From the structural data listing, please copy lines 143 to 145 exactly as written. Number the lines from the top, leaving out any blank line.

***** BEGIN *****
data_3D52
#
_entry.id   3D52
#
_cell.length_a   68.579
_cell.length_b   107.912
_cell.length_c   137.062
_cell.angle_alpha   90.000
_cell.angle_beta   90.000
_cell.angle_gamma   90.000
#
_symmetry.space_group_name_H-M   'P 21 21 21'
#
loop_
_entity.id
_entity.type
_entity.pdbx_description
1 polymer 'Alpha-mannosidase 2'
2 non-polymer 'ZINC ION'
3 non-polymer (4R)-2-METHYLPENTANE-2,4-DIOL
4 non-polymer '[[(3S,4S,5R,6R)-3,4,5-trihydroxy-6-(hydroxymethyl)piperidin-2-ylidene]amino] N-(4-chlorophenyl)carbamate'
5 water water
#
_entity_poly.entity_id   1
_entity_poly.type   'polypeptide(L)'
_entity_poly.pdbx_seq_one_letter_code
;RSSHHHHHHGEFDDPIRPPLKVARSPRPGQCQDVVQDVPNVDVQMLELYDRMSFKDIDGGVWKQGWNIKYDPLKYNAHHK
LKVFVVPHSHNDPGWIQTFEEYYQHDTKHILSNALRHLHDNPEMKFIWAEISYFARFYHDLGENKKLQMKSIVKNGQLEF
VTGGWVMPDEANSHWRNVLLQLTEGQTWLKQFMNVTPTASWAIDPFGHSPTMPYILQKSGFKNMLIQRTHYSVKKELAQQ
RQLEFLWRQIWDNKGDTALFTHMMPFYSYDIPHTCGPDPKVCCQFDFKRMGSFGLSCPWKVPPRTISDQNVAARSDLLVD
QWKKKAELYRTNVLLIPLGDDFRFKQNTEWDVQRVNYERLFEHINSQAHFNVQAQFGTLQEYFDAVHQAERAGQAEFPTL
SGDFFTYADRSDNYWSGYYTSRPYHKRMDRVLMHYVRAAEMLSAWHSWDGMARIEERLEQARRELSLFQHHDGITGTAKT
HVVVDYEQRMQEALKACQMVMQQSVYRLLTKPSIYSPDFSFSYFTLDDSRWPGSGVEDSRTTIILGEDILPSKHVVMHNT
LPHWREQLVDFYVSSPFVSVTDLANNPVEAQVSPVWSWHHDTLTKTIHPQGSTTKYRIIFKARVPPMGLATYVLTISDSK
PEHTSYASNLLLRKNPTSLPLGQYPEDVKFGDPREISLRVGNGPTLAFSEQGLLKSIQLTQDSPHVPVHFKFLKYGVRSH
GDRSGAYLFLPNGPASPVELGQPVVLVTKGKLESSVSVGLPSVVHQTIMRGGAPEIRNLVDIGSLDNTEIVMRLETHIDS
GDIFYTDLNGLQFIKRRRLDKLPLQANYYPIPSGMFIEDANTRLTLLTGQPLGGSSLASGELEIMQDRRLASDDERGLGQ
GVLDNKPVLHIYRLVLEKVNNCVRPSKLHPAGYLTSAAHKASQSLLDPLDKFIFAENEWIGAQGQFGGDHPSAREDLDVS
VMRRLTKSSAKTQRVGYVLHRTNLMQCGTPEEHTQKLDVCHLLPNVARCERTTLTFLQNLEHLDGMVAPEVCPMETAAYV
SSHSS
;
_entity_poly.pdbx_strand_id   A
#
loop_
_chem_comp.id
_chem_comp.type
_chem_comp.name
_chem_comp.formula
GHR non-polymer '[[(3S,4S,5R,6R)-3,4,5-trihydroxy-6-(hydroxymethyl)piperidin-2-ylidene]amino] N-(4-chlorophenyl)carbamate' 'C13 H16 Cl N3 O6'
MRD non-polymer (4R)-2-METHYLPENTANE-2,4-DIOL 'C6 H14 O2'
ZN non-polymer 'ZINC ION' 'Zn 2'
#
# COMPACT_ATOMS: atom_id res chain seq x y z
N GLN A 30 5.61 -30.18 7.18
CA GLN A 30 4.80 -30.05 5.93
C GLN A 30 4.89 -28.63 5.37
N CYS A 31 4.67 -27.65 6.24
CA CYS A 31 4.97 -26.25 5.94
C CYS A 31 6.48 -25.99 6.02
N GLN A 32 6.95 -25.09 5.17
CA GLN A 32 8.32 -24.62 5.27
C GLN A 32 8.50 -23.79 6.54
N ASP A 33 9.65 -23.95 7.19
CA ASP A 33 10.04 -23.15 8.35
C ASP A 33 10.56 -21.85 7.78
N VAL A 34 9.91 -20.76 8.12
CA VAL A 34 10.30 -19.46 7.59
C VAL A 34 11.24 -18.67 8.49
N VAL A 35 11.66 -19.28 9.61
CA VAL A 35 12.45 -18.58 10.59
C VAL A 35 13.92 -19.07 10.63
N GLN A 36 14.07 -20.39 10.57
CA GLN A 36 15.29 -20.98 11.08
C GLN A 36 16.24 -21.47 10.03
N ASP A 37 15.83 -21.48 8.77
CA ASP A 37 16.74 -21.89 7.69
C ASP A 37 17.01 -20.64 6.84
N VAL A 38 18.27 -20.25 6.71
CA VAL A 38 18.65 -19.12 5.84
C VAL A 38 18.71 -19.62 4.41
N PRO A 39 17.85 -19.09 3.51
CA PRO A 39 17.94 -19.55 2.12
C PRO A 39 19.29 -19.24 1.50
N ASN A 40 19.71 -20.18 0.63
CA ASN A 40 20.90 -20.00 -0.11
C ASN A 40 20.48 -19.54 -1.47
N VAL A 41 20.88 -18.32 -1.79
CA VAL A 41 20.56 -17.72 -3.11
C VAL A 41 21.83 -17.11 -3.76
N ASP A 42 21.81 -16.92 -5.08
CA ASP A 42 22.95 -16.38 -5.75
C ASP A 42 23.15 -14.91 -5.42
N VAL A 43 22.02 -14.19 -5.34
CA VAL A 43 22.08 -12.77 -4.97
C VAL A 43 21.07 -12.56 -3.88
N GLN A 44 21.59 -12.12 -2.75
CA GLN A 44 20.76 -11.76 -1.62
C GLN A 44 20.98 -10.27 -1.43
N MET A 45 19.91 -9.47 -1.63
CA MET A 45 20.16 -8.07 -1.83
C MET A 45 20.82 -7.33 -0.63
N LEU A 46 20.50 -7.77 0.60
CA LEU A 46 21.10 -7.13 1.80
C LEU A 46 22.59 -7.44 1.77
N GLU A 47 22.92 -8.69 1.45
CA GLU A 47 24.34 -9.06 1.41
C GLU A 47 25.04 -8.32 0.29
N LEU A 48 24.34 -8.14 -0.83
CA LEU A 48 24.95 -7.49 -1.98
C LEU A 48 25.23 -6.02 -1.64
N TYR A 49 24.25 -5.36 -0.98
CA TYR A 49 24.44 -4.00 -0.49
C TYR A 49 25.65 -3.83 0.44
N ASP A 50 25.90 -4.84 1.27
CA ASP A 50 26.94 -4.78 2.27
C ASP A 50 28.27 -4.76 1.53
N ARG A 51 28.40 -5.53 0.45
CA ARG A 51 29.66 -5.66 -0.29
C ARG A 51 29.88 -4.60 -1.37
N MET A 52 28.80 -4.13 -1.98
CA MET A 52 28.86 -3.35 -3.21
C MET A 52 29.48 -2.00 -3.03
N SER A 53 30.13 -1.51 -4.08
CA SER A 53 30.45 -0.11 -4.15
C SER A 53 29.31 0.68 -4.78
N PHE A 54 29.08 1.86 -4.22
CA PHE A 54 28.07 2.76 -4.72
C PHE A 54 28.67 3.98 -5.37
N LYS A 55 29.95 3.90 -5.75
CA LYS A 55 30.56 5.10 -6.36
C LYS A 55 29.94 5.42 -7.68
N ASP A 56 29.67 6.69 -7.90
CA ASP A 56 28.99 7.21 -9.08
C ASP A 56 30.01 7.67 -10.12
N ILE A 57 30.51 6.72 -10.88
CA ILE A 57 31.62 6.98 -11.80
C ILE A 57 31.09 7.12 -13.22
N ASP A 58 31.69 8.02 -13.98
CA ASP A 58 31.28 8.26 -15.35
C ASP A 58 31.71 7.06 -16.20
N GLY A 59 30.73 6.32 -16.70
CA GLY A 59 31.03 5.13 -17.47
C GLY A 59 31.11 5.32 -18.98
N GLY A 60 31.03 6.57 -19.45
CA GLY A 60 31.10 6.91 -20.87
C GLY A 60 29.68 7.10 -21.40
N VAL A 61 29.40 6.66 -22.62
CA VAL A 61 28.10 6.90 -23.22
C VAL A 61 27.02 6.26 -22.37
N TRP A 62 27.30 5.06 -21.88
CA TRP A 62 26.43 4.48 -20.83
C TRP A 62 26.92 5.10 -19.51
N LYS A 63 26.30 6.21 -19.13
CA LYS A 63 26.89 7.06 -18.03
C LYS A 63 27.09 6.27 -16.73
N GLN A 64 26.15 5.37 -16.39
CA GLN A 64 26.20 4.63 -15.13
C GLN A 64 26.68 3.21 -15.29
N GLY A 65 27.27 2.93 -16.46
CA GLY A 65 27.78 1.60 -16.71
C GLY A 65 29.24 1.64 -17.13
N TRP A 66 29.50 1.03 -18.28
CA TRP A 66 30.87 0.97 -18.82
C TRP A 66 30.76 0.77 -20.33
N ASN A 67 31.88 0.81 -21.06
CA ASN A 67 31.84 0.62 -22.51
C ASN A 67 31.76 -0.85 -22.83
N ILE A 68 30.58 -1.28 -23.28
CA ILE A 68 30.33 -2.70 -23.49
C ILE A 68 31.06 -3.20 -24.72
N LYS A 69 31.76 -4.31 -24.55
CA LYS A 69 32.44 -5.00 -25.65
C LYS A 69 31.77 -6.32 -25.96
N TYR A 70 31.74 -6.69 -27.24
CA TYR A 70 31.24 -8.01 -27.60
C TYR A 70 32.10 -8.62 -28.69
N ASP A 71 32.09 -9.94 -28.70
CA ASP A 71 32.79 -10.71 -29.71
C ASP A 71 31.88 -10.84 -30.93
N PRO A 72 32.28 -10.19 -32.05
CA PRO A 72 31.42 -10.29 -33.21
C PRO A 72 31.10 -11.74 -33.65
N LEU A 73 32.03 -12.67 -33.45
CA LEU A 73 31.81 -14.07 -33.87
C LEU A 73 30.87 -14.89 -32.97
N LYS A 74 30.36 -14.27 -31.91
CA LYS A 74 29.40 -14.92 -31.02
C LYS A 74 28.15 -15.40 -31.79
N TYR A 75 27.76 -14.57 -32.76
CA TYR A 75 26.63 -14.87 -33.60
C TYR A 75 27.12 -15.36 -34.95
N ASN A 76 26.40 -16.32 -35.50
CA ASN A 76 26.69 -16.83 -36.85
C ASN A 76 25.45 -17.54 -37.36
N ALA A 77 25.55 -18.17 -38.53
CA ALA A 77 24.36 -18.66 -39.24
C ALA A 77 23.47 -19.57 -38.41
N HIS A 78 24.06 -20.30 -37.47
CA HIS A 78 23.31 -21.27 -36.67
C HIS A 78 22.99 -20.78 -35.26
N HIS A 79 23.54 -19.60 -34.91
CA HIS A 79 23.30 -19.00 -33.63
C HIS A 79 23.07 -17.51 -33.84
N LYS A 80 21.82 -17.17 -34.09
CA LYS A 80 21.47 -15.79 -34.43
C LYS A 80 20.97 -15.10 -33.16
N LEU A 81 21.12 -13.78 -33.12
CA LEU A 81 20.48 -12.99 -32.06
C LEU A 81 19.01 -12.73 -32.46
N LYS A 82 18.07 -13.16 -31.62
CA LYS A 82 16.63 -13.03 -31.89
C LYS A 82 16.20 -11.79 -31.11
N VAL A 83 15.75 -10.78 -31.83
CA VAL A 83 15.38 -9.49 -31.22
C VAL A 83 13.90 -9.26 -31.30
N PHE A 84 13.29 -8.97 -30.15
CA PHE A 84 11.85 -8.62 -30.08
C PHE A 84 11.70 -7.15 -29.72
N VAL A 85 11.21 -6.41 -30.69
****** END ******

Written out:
C GLY A 59 31.11 5.32 -18.98
N GLY A 60 31.03 6.57 -19.45
CA GLY A 60 31.10 6.91 -20.87